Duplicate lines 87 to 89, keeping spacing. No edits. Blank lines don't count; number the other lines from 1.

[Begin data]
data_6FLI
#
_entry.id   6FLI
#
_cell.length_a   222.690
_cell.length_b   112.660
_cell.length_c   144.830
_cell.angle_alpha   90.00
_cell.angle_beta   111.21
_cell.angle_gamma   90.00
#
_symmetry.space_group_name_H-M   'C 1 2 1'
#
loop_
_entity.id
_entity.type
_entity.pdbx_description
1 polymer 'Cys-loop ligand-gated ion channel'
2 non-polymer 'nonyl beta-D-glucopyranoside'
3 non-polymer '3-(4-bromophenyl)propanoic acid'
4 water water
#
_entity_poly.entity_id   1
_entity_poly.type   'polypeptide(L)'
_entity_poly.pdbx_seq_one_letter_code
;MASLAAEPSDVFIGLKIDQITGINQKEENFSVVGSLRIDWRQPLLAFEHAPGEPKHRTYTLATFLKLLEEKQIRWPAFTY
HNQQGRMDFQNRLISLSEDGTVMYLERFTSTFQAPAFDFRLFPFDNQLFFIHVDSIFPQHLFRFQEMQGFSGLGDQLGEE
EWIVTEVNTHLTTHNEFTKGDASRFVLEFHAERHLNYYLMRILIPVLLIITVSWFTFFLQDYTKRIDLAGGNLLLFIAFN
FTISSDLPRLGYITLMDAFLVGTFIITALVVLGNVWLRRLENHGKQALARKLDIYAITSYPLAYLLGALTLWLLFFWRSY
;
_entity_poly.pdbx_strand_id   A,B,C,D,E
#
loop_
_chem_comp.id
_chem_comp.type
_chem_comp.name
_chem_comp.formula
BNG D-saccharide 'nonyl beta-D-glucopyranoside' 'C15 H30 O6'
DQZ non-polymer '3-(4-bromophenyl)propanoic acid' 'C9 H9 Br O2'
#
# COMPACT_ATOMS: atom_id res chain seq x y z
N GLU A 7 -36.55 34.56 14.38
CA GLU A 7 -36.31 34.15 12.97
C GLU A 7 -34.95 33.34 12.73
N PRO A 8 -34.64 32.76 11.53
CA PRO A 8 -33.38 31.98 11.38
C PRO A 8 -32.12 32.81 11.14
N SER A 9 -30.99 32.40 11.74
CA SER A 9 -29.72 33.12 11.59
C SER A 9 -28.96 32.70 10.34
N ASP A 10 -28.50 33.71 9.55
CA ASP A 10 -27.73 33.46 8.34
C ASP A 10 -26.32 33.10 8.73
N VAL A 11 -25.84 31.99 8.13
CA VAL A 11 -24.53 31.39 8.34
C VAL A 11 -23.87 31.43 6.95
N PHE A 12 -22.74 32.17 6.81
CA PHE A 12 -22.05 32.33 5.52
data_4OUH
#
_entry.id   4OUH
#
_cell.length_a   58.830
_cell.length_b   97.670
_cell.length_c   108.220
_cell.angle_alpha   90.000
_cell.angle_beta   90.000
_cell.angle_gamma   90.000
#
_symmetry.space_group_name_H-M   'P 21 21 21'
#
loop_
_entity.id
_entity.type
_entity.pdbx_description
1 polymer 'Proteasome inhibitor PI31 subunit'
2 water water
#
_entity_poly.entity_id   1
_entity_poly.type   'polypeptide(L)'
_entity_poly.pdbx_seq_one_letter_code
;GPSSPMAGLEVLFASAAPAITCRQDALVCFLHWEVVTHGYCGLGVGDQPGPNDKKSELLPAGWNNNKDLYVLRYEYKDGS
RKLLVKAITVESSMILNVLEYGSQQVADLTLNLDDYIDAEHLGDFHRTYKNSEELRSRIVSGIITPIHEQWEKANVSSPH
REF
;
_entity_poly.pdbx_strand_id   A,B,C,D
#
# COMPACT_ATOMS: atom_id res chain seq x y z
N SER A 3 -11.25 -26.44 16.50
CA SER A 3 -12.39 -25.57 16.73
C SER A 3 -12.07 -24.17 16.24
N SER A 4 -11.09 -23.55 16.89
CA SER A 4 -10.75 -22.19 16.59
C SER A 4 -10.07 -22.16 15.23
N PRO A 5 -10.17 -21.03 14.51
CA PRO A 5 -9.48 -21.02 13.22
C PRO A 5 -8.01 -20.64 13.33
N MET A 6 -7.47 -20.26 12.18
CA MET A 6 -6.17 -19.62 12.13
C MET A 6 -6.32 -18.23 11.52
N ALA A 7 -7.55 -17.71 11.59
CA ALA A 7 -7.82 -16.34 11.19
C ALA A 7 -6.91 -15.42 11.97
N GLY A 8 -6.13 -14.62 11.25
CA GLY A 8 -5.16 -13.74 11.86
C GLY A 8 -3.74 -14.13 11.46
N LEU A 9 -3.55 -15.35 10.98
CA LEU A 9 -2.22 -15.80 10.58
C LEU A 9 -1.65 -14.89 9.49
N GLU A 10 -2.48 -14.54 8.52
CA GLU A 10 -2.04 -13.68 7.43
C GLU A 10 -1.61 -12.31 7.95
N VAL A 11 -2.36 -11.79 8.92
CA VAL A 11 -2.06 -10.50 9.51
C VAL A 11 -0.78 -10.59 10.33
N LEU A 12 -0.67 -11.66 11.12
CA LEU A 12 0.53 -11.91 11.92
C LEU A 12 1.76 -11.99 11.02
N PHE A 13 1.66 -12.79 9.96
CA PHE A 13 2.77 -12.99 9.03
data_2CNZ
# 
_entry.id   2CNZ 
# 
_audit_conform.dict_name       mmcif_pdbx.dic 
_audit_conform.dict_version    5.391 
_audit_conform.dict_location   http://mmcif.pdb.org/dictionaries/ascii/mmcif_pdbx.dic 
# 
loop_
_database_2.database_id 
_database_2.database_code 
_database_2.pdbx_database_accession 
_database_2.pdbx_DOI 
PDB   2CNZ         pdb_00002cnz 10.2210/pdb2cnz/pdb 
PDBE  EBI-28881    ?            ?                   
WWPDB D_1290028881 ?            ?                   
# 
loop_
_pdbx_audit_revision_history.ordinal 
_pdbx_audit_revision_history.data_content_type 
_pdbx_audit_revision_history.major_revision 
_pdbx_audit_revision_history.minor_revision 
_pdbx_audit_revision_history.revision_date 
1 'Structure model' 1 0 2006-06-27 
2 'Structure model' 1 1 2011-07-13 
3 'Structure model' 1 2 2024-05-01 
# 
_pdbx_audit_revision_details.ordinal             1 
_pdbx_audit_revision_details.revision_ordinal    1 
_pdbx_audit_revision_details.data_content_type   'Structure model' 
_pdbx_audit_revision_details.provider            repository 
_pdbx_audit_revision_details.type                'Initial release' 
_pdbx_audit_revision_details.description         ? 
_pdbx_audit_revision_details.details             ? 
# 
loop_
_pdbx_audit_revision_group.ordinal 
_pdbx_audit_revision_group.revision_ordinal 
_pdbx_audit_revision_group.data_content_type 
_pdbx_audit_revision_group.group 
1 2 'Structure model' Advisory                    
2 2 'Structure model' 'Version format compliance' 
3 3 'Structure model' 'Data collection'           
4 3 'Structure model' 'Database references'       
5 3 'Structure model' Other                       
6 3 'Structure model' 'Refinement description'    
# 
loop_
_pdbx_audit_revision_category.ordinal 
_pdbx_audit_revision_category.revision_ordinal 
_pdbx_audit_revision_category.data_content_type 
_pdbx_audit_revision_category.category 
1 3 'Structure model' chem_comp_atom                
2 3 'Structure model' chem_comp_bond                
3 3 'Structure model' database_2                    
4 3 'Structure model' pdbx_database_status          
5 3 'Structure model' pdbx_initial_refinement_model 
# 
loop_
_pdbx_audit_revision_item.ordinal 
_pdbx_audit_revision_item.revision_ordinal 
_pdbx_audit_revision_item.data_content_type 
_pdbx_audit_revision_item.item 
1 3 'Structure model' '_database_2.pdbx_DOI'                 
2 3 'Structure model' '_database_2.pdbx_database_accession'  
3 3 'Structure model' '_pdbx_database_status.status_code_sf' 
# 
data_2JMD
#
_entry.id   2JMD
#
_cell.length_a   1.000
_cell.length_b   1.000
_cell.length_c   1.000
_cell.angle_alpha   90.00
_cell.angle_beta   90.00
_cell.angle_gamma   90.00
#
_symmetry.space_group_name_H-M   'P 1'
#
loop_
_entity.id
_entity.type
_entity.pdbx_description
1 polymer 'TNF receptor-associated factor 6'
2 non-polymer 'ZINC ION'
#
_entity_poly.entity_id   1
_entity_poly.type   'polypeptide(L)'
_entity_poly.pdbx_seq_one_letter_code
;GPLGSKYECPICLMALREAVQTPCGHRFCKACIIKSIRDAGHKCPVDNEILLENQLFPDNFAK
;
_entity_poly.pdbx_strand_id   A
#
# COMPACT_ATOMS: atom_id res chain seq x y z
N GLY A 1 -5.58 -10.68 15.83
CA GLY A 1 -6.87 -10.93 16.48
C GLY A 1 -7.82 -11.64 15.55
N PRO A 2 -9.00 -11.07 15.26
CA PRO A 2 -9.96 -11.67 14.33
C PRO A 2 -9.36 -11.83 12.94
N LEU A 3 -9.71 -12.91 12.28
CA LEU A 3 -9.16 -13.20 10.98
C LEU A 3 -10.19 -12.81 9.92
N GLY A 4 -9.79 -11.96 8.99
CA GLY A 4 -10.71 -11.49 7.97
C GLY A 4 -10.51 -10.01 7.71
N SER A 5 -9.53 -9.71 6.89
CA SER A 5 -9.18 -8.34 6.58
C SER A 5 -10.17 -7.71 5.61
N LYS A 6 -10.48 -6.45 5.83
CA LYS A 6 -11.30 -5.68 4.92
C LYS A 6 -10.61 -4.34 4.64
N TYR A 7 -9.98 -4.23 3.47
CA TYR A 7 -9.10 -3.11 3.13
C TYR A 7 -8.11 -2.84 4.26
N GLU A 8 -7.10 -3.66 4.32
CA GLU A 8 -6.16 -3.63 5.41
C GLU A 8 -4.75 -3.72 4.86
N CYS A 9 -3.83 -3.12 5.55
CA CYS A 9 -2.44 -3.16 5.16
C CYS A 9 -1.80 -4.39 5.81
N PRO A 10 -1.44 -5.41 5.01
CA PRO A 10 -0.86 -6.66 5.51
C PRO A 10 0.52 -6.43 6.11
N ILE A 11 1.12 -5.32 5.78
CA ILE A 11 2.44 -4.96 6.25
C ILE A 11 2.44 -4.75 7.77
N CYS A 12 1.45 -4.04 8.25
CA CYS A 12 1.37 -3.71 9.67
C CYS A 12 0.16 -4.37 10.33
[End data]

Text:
#
# COMPACT_ATOMS: atom_id res chain seq x y z
N SER A 3 -11.25 -26.44 16.50